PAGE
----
Police and emergency crews have been demanding safety fixes on a deadly portion of I-95, since there have been multiple fatal crashes in the stretch from Hardeeville to Ridgeland where there are trees in the median.
There were two crashes this week, one killing 52-year-old Sharon Toomer, a Hardeeville Elementary School employee.
Now, the founder of a community group, the Concerned Citizens of Jasper County, is speaking out for safety fixes.
When Charles Mitchell hears the phrase ‘coffin corridor’ as some refer to the area of I-95 in Jasper County from about mile 8 to 16, he is disturbed.
“That bothers me. That seriously bothers me, and so I want to do, or we want to do anything we can to take that name or that label off of us,” Mitchell says.
“Whether it’s for us locally or those passing through our community, we want them to know that we’re doing everything we can in Jasper County to make Jasper County a safer place for everyone to come,” he says.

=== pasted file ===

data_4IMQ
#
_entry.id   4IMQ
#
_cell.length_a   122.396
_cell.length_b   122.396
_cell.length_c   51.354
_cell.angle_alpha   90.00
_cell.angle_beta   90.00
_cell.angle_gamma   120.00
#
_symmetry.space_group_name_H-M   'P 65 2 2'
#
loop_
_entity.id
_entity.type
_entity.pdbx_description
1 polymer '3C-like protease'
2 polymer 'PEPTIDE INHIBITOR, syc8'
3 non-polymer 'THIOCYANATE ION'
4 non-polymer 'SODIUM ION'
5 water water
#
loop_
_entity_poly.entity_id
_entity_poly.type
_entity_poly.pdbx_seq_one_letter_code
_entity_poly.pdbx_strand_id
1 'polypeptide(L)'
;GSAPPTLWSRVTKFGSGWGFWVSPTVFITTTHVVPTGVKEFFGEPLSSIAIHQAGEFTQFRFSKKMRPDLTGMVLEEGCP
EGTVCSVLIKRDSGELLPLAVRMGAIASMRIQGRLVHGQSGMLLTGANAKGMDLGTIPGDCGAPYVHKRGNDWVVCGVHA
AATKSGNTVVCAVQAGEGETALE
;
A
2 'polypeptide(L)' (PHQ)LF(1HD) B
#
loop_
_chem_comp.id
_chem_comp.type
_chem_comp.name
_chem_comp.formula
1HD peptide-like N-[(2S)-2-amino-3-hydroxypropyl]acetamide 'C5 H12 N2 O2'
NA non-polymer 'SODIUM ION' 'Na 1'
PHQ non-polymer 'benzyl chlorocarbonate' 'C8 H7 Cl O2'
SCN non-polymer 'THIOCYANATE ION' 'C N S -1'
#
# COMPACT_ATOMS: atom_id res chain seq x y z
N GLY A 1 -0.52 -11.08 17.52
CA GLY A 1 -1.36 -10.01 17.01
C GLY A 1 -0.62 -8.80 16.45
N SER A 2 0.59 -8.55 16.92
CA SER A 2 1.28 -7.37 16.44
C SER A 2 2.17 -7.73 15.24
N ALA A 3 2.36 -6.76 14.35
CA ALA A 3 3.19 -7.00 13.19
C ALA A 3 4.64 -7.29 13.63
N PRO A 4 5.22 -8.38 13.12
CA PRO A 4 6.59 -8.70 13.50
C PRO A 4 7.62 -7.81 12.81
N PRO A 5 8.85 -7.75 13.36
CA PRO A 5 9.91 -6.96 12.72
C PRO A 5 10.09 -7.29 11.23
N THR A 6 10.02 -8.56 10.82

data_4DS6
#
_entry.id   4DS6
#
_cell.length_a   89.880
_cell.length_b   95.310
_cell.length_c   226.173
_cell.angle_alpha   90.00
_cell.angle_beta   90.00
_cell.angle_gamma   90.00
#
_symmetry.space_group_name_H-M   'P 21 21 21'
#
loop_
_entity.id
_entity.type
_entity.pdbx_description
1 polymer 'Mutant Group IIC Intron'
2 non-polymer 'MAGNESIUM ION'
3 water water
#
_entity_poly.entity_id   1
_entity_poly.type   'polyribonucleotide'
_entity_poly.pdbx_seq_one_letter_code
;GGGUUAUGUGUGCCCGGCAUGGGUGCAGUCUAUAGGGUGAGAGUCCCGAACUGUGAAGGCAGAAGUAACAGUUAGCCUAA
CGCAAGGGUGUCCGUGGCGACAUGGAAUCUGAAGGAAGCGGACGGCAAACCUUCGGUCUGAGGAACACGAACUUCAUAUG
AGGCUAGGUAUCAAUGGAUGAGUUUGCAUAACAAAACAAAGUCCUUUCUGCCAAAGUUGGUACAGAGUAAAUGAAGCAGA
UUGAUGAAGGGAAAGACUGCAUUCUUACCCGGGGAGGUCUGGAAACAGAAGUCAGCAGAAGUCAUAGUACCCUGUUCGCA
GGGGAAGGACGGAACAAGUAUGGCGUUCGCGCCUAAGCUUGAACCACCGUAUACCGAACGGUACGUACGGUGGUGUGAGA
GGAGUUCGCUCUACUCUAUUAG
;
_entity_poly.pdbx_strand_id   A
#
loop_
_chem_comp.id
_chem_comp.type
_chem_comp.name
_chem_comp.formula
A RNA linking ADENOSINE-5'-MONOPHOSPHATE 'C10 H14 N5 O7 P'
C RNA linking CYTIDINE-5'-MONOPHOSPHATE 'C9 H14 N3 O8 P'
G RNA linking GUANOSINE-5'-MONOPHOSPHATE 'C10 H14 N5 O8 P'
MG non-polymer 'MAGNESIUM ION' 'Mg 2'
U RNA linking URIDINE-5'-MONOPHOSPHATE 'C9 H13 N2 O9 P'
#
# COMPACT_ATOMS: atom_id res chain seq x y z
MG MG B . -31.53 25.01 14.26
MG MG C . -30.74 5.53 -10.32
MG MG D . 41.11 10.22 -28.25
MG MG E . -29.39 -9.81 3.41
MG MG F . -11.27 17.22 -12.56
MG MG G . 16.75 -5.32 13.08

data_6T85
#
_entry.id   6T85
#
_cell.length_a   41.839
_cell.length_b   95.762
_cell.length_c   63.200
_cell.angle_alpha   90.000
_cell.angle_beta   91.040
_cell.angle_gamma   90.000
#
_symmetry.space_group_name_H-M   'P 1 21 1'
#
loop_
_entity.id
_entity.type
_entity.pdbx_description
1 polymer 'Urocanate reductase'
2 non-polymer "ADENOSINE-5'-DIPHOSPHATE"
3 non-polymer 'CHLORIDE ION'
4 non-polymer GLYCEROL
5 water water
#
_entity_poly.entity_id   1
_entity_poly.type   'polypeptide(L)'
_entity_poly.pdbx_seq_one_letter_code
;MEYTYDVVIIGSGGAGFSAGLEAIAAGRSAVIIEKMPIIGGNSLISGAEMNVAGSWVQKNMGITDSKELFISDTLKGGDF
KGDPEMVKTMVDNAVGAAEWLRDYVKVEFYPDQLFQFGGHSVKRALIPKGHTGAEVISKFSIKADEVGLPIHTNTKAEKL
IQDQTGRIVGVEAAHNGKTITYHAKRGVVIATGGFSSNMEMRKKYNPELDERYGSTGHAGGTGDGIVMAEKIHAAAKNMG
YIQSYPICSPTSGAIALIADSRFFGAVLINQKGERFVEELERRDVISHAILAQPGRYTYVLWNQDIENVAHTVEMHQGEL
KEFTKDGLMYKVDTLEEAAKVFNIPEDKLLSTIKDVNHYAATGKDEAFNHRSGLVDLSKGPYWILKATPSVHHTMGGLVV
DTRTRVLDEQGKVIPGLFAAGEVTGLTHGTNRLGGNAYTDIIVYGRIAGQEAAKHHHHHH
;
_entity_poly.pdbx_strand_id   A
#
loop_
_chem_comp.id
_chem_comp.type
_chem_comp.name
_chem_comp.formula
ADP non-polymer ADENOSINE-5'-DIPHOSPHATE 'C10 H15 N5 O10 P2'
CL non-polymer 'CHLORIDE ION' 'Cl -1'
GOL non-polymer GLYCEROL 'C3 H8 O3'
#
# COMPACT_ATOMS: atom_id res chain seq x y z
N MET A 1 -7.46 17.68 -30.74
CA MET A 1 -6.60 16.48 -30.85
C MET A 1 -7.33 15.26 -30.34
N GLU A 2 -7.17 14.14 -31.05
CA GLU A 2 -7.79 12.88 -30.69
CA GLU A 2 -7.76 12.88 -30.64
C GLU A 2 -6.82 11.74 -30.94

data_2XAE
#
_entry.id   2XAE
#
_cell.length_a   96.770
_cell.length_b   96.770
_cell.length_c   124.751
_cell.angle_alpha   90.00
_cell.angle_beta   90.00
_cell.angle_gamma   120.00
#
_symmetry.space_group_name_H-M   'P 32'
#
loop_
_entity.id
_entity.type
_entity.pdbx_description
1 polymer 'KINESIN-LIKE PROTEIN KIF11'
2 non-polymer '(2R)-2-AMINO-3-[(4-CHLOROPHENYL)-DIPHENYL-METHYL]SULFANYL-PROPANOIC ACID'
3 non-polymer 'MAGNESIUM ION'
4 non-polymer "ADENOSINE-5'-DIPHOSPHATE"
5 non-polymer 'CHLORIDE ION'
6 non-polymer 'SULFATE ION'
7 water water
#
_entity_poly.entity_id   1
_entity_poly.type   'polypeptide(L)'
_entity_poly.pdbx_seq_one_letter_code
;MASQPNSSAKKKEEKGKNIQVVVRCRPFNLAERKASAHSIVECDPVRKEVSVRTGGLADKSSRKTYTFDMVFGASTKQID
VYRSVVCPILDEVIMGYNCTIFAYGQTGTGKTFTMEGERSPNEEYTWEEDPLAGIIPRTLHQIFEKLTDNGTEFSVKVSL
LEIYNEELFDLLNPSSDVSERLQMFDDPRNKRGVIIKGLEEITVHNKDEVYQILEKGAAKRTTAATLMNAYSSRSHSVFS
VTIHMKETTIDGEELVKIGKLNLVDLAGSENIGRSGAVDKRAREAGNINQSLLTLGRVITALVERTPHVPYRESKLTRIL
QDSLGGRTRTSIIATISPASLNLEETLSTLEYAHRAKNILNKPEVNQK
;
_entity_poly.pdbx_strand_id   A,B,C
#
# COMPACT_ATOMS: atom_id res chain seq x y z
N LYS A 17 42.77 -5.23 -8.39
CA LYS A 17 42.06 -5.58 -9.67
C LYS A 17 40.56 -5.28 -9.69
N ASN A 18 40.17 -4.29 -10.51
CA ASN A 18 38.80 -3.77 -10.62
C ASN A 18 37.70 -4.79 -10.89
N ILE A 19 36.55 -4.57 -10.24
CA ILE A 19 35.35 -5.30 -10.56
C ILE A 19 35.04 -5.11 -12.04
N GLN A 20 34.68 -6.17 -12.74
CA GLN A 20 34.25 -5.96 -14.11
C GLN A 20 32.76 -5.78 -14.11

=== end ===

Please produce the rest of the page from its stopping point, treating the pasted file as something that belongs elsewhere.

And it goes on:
For about a year, Hardeeville Police Chief Sam Woodward, Jasper County Emergency Management Director Wilbur Daley, and Jasper County Administrator Andrew Fulghum have been appealing to the South Carolina Department of Transportation (DOT) for help clearing trees. Woodward says the DOT engineers are listening; it’s just a matter of funding the removal of trees from those eight miles.
Mitchell believes there can be other things done to add safety. He is hoping for community input, too.
“We want to add more power and strength behind that and find out exactly where are [DOT engineers] in their negotiations on that,” he says.
Mitchell suggests leaving some trees, in order to stop semi-trucks when running off the road, adding guard rail to thinned trees, or widening the road.
“But what can we do right now to help lessen the fatalities on the I-95 corridor?” he asks.
Mitchell is trying to coordinate a community meeting, with emergency officials and DOT engineers, in the next few weeks.